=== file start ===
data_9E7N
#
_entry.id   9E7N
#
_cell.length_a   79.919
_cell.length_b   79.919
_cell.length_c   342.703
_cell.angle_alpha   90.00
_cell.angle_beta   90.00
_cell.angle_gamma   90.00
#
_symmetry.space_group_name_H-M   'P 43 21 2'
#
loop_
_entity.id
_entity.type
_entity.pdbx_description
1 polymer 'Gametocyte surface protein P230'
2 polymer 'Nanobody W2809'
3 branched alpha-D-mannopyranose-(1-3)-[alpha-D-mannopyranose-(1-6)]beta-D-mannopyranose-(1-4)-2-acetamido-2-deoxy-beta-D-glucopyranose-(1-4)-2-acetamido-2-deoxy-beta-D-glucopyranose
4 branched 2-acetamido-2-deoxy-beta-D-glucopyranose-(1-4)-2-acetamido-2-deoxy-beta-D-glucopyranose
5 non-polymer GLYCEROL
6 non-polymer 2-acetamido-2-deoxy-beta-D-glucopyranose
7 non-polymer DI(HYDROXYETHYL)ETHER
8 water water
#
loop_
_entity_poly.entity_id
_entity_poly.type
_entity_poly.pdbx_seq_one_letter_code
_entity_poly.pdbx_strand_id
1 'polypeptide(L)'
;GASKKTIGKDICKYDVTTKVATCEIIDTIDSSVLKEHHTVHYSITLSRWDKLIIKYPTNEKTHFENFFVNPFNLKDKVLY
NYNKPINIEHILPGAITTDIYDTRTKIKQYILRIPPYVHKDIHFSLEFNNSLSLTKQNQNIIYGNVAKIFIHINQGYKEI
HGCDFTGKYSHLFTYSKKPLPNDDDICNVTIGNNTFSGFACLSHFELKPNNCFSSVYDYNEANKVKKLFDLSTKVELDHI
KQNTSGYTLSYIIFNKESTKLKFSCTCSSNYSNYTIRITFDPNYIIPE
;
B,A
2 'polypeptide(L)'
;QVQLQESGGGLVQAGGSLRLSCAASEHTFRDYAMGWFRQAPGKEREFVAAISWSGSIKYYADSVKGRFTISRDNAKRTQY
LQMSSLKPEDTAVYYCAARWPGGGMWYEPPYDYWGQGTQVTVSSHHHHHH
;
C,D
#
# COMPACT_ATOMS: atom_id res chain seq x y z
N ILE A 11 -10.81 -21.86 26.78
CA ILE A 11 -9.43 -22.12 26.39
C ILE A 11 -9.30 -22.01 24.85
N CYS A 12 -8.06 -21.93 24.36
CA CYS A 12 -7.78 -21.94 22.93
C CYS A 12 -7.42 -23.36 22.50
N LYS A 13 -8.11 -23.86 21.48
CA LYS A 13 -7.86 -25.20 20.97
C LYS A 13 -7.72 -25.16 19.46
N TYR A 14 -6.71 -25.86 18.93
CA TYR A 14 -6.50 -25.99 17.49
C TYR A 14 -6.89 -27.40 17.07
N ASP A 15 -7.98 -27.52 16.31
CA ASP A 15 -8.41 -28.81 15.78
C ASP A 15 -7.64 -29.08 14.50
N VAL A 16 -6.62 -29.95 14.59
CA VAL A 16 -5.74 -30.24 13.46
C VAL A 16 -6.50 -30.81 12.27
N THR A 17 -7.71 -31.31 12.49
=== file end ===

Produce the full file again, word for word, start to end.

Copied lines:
data_9E7N
#
_entry.id   9E7N
#
_cell.length_a   79.919
_cell.length_b   79.919
_cell.length_c   342.703
_cell.angle_alpha   90.00
_cell.angle_beta   90.00
_cell.angle_gamma   90.00
#
_symmetry.space_group_name_H-M   'P 43 21 2'
#
loop_
_entity.id
_entity.type
_entity.pdbx_description
1 polymer 'Gametocyte surface protein P230'
2 polymer 'Nanobody W2809'
3 branched alpha-D-mannopyranose-(1-3)-[alpha-D-mannopyranose-(1-6)]beta-D-mannopyranose-(1-4)-2-acetamido-2-deoxy-beta-D-glucopyranose-(1-4)-2-acetamido-2-deoxy-beta-D-glucopyranose
4 branched 2-acetamido-2-deoxy-beta-D-glucopyranose-(1-4)-2-acetamido-2-deoxy-beta-D-glucopyranose
5 non-polymer GLYCEROL
6 non-polymer 2-acetamido-2-deoxy-beta-D-glucopyranose
7 non-polymer DI(HYDROXYETHYL)ETHER
8 water water
#
loop_
_entity_poly.entity_id
_entity_poly.type
_entity_poly.pdbx_seq_one_letter_code
_entity_poly.pdbx_strand_id
1 'polypeptide(L)'
;GASKKTIGKDICKYDVTTKVATCEIIDTIDSSVLKEHHTVHYSITLSRWDKLIIKYPTNEKTHFENFFVNPFNLKDKVLY
NYNKPINIEHILPGAITTDIYDTRTKIKQYILRIPPYVHKDIHFSLEFNNSLSLTKQNQNIIYGNVAKIFIHINQGYKEI
HGCDFTGKYSHLFTYSKKPLPNDDDICNVTIGNNTFSGFACLSHFELKPNNCFSSVYDYNEANKVKKLFDLSTKVELDHI
KQNTSGYTLSYIIFNKESTKLKFSCTCSSNYSNYTIRITFDPNYIIPE
;
B,A
2 'polypeptide(L)'
;QVQLQESGGGLVQAGGSLRLSCAASEHTFRDYAMGWFRQAPGKEREFVAAISWSGSIKYYADSVKGRFTISRDNAKRTQY
LQMSSLKPEDTAVYYCAARWPGGGMWYEPPYDYWGQGTQVTVSSHHHHHH
;
C,D
#
# COMPACT_ATOMS: atom_id res chain seq x y z
N ILE A 11 -10.81 -21.86 26.78
CA ILE A 11 -9.43 -22.12 26.39
C ILE A 11 -9.30 -22.01 24.85
N CYS A 12 -8.06 -21.93 24.36
CA CYS A 12 -7.78 -21.94 22.93
C CYS A 12 -7.42 -23.36 22.50
N LYS A 13 -8.11 -23.86 21.48
CA LYS A 13 -7.86 -25.20 20.97
C LYS A 13 -7.72 -25.16 19.46
N TYR A 14 -6.71 -25.86 18.93
CA TYR A 14 -6.50 -25.99 17.49
C TYR A 14 -6.89 -27.40 17.07
N ASP A 15 -7.98 -27.52 16.31
CA ASP A 15 -8.41 -28.81 15.78
C ASP A 15 -7.64 -29.08 14.50
N VAL A 16 -6.62 -29.95 14.59
CA VAL A 16 -5.74 -30.24 13.46
C VAL A 16 -6.50 -30.81 12.27
N THR A 17 -7.71 -31.31 12.49